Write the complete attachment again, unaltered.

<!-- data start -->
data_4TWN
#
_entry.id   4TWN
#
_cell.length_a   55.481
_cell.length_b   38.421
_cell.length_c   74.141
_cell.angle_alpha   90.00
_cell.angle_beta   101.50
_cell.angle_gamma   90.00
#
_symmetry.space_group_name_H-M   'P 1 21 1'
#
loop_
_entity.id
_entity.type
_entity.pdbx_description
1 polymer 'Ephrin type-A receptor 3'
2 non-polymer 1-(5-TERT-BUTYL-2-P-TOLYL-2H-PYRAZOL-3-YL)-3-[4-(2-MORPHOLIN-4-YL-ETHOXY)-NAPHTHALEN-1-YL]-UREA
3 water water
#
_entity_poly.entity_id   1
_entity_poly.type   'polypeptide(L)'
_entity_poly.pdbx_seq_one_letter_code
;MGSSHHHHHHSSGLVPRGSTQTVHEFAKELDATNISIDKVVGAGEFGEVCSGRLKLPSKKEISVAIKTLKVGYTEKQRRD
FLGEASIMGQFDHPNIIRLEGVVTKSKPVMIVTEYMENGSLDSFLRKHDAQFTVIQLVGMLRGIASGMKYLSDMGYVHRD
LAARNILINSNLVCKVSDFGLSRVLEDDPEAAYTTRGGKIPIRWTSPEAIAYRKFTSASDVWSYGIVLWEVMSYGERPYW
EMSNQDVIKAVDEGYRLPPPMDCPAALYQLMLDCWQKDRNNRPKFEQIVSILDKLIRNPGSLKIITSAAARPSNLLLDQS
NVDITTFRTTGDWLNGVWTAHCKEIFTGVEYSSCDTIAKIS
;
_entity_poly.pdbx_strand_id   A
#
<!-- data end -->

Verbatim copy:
data_4TWN
#
_entry.id   4TWN
#
_cell.length_a   55.481
_cell.length_b   38.421
_cell.length_c   74.141
_cell.angle_alpha   90.00
_cell.angle_beta   101.50
_cell.angle_gamma   90.00
#
_symmetry.space_group_name_H-M   'P 1 21 1'
#
loop_
_entity.id
_entity.type
_entity.pdbx_description
1 polymer 'Ephrin type-A receptor 3'
2 non-polymer 1-(5-TERT-BUTYL-2-P-TOLYL-2H-PYRAZOL-3-YL)-3-[4-(2-MORPHOLIN-4-YL-ETHOXY)-NAPHTHALEN-1-YL]-UREA
3 water water
#
_entity_poly.entity_id   1
_entity_poly.type   'polypeptide(L)'
_entity_poly.pdbx_seq_one_letter_code
;MGSSHHHHHHSSGLVPRGSTQTVHEFAKELDATNISIDKVVGAGEFGEVCSGRLKLPSKKEISVAIKTLKVGYTEKQRRD
FLGEASIMGQFDHPNIIRLEGVVTKSKPVMIVTEYMENGSLDSFLRKHDAQFTVIQLVGMLRGIASGMKYLSDMGYVHRD
LAARNILINSNLVCKVSDFGLSRVLEDDPEAAYTTRGGKIPIRWTSPEAIAYRKFTSASDVWSYGIVLWEVMSYGERPYW
EMSNQDVIKAVDEGYRLPPPMDCPAALYQLMLDCWQKDRNNRPKFEQIVSILDKLIRNPGSLKIITSAAARPSNLLLDQS
NVDITTFRTTGDWLNGVWTAHCKEIFTGVEYSSCDTIAKIS
;
_entity_poly.pdbx_strand_id   A
#